Advocate General questions validity of privacy shield but advises Court not to rule on it.
The Advocate General has delivered his opinion in the keenly awaited case of Facebook Ireland and Schrems C311-18. The Opinion is not binding on the Court of Justice of the European Union but opinions are followed in around 80% of cases. The Court’s judgment is expected in the first quarter of 2020.
His opinion is that Decision 2010/97/EU which establishes standard contractual clauses is valid.
The GDPR provides that personal data may be transferred to a third country if that country ensures an adequate level of protection of the data. Even if the European Commission has not found that the level of protection ensured in the third country in question is adequate, the data controller may nevertheless proceed with the transfer if it is accompanied by appropriate safeguards. One option is a contract between the exporter and the importer of the data, using the standard clauses set out in Commission Decision 2010/87/EU. This established standard contractual clauses for the transfer of personal data to processors established in third countries. This case concerned the validity of that decision.
The case arose in the context of a case related to the original “safe harbor” decision in 2015 brought by Mr Schrems. In this second case, Mr Schrems claimed, first, that the clauses in an agreement between Facebook Ireland and Facebook Inc were not consistent with the standard contractual clauses set out in Decision 2010/87 and, secondly, that those standard contractual clauses could not in any event justify the transfer of the personal data relating to him to the US. Mr Schrems asked for the transfer of such data to be suspended. The Irish High Court referred the case to the Court of Justice asking if Decision 2010/87 was valid.
Firstly, the Advocate General considered that EU law applies to transfers of personal data to a third country where those transfers form part of a commercial activity, even though the transferred data might undergo processing, by the public authorities of that third country, for the purposes of national security.
Secondly, the Advocate General said that the provisions of the GDPR on transfers to third countries are aimed at ensuring the continuity of the high level of protection of personal data, whether the data is transferred on the basis of an adequacy decision or on guarantees provided by the exporter. In his view, the aim will be achieved in different ways according to the legal basis of the transfer. On the one hand, the purpose of an adequacy decision is to find that the third country concerned ensures, via the law and practices of that country, a level of protection of the fundamental rights of the persons whose data are transferred essentially equivalent to that provided by the GDPR. On the other hand, the appropriate safeguards afforded by the exporter, for example by contractual means, must themselves ensure that level of protection. In that respect, the standard contractual clauses adopted by the European Commission provide a general mechanism applicable to transfers irrespective of the third country of destination and the level of protection guaranteed there.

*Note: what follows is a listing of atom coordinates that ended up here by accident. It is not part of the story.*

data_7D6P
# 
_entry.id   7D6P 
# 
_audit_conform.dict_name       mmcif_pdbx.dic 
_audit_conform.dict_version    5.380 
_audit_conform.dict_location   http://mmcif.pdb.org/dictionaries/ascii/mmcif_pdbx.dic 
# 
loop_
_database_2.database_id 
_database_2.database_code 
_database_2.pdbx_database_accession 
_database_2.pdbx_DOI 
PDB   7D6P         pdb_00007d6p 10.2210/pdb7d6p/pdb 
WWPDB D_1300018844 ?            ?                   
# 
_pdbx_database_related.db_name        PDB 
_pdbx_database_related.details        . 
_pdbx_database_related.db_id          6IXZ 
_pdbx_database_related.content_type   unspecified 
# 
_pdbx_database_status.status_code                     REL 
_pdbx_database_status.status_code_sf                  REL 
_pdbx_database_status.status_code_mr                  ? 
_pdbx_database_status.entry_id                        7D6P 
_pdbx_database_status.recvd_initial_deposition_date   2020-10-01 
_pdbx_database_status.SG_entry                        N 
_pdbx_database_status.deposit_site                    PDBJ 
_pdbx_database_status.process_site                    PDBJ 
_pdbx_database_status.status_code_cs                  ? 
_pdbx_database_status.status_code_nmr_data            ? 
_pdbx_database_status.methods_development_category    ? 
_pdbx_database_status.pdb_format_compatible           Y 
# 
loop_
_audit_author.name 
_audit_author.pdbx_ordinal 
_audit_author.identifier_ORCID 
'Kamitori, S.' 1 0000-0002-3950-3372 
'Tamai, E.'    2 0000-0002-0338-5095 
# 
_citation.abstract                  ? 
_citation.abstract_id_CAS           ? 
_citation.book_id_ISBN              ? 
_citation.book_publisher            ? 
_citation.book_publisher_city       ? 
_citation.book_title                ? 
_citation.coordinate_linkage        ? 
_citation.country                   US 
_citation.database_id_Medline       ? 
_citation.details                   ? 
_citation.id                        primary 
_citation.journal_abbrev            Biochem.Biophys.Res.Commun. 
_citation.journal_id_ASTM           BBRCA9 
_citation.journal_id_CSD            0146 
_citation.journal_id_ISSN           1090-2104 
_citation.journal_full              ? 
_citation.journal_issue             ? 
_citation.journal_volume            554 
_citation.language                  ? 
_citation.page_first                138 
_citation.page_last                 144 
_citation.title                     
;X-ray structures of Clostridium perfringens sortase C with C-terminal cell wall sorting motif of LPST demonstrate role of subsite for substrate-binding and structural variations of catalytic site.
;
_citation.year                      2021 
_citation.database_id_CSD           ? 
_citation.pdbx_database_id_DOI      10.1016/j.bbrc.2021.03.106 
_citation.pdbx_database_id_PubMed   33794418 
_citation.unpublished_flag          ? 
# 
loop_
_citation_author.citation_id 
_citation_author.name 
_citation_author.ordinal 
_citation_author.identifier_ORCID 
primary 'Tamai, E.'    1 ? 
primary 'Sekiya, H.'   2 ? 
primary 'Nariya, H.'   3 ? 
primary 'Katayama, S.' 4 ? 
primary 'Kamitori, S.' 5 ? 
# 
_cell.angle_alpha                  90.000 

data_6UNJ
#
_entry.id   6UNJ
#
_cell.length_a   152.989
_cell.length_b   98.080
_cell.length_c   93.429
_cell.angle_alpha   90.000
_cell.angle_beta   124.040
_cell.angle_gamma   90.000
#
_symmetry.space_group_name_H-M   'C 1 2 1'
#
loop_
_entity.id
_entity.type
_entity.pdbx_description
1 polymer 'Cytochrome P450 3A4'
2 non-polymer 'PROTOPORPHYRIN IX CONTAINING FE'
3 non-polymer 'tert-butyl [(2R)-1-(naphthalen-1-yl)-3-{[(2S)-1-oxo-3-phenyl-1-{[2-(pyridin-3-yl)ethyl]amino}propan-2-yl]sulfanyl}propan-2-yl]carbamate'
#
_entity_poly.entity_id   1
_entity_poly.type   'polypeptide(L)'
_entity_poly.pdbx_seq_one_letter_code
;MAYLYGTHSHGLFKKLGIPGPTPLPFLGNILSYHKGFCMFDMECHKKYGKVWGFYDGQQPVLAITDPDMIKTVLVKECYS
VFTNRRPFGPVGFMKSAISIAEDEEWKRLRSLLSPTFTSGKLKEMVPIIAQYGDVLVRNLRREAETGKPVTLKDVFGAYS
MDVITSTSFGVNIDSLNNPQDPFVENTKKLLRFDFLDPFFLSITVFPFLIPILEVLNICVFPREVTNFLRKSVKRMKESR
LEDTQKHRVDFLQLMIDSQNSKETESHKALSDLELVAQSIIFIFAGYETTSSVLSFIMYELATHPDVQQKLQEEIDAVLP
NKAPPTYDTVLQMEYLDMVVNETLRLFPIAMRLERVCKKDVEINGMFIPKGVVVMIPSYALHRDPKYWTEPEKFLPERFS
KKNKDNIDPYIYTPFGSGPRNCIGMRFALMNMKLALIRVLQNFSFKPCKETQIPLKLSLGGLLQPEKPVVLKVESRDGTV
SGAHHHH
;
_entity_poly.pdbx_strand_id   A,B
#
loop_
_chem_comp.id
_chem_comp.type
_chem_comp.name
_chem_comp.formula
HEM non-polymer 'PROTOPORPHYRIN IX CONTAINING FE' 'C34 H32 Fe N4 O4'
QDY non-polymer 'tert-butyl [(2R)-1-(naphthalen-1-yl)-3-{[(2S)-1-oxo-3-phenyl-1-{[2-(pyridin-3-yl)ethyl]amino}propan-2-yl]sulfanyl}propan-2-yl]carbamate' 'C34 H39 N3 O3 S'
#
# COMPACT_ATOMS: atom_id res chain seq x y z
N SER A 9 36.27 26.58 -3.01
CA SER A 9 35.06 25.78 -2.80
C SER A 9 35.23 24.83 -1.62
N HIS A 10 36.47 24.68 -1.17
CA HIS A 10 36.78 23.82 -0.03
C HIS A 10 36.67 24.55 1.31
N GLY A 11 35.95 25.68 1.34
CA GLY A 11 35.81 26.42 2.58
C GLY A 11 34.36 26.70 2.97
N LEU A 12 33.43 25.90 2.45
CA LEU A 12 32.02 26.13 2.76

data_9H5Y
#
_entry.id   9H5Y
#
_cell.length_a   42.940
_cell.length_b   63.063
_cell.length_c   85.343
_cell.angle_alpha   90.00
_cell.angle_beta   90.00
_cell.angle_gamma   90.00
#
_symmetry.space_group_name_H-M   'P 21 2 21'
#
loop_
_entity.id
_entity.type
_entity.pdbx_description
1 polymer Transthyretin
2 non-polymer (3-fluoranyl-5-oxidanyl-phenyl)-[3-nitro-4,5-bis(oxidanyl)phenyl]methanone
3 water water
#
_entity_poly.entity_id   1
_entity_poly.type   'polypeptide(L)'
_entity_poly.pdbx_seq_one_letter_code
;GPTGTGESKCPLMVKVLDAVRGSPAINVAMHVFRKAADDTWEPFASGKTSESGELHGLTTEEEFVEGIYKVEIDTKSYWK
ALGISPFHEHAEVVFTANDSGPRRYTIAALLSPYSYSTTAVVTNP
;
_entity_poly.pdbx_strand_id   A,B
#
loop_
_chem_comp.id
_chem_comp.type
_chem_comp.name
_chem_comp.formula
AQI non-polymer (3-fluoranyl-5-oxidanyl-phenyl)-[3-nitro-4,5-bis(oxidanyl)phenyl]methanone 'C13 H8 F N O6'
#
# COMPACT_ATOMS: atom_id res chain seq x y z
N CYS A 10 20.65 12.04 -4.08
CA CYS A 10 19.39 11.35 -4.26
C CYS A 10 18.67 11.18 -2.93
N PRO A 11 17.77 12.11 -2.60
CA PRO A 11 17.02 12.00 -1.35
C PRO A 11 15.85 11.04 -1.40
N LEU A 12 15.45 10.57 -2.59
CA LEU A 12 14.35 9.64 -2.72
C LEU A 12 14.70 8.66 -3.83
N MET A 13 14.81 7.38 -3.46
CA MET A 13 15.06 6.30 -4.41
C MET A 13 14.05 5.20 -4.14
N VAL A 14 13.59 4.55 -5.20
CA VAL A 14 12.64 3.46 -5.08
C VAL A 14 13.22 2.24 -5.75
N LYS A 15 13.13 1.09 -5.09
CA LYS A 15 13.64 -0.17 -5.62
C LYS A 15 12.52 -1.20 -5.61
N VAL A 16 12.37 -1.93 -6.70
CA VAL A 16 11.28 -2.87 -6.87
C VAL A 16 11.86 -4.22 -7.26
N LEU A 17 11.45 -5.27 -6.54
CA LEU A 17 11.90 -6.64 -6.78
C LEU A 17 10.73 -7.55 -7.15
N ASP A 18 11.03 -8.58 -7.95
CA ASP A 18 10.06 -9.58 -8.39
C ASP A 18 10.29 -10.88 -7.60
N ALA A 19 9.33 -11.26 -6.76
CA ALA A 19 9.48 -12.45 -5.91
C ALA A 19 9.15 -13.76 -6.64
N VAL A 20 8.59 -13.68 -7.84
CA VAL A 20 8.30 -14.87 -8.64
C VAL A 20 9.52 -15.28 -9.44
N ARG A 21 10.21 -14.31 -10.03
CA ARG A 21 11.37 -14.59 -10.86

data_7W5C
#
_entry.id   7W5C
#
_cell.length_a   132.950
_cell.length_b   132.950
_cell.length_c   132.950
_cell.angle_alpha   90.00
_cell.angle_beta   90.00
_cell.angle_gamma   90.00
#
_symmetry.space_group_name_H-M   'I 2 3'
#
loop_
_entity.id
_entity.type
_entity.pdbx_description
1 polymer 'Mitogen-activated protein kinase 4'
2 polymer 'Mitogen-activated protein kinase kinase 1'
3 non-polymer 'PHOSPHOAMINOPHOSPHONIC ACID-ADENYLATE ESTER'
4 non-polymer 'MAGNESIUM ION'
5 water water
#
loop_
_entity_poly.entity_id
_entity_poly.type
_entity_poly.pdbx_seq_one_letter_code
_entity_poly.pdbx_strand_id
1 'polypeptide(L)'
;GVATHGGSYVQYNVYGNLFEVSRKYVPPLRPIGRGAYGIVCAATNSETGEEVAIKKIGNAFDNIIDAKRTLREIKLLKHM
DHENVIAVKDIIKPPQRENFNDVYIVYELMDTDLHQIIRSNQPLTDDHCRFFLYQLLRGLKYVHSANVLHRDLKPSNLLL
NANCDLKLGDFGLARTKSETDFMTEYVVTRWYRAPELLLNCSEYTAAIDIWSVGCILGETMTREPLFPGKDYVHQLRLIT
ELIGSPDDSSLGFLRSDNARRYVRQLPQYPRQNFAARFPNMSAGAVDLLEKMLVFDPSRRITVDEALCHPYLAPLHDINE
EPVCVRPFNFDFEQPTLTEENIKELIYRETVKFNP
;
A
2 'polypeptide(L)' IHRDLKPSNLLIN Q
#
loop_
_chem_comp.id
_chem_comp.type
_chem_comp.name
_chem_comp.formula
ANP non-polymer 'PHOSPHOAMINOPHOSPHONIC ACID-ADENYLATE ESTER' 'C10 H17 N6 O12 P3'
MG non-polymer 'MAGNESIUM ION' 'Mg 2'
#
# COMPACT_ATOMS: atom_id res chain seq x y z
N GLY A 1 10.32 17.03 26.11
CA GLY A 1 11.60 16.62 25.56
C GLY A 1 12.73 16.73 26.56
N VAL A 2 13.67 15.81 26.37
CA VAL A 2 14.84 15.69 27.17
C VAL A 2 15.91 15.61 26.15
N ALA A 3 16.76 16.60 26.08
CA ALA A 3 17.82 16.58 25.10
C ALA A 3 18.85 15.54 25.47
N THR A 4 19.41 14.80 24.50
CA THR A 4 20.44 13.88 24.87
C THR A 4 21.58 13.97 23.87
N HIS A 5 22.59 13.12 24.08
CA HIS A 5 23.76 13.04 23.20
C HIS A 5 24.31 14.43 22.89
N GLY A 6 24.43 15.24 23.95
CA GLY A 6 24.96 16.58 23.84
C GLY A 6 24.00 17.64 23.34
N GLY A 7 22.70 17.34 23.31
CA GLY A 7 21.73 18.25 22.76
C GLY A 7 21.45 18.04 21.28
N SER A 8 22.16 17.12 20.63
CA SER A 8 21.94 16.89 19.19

Thirdly, the Advocate General examined the validity of Decision 2010/87 in the light of the Charter on Fundamental Human Rights of the European Union. He considered that the fact that Decision 2010/87 and the standard contractual clauses which it sets out are not binding on the authorities of the third country of destination, and therefore do not prevent them from imposing obligations that are contrary to the requirements of those clauses on the importer, does not in itself render that decision invalid. The compatibility of Decision 2010/87 with the Charter depends on whether there are sufficiently sound mechanisms to ensure that transfers based on the standard contractual clauses are suspended or prohibited where those clauses are breached or impossible to honour.
In his view, that is the case in so far as there is an obligation placed on the data controllers and, where the latter fail to act on the supervisory authorities, to suspend or prohibit a transfer when, because of a conflict between the obligations arising under the standard clauses and those imposed by the law of the third country of destination, those clauses cannot be complied with.
The Advocate General also notes that the referring court indirectly called into question the assessments made by the Commission relating to the ‘privacy shield’. The European Commission found that the US ensured an adequate level of protection of data transferred from the EU under the privacy shield, bearing in mind the safeguards surrounding the access to the transferred data by the United States intelligence authorities and the judicial protection available to the persons whose data are transferred.
According to the Advocate General, the resolution of the dispute in this case does not require the Court to rule on the validity of the ‘privacy shield’ decision, since it concerns only the validity of Decision 2010/87. Nevertheless, the Advocate General questioned the validity of the ‘privacy shield’ decision in the light of the right to respect for private life and the right to an effective remedy.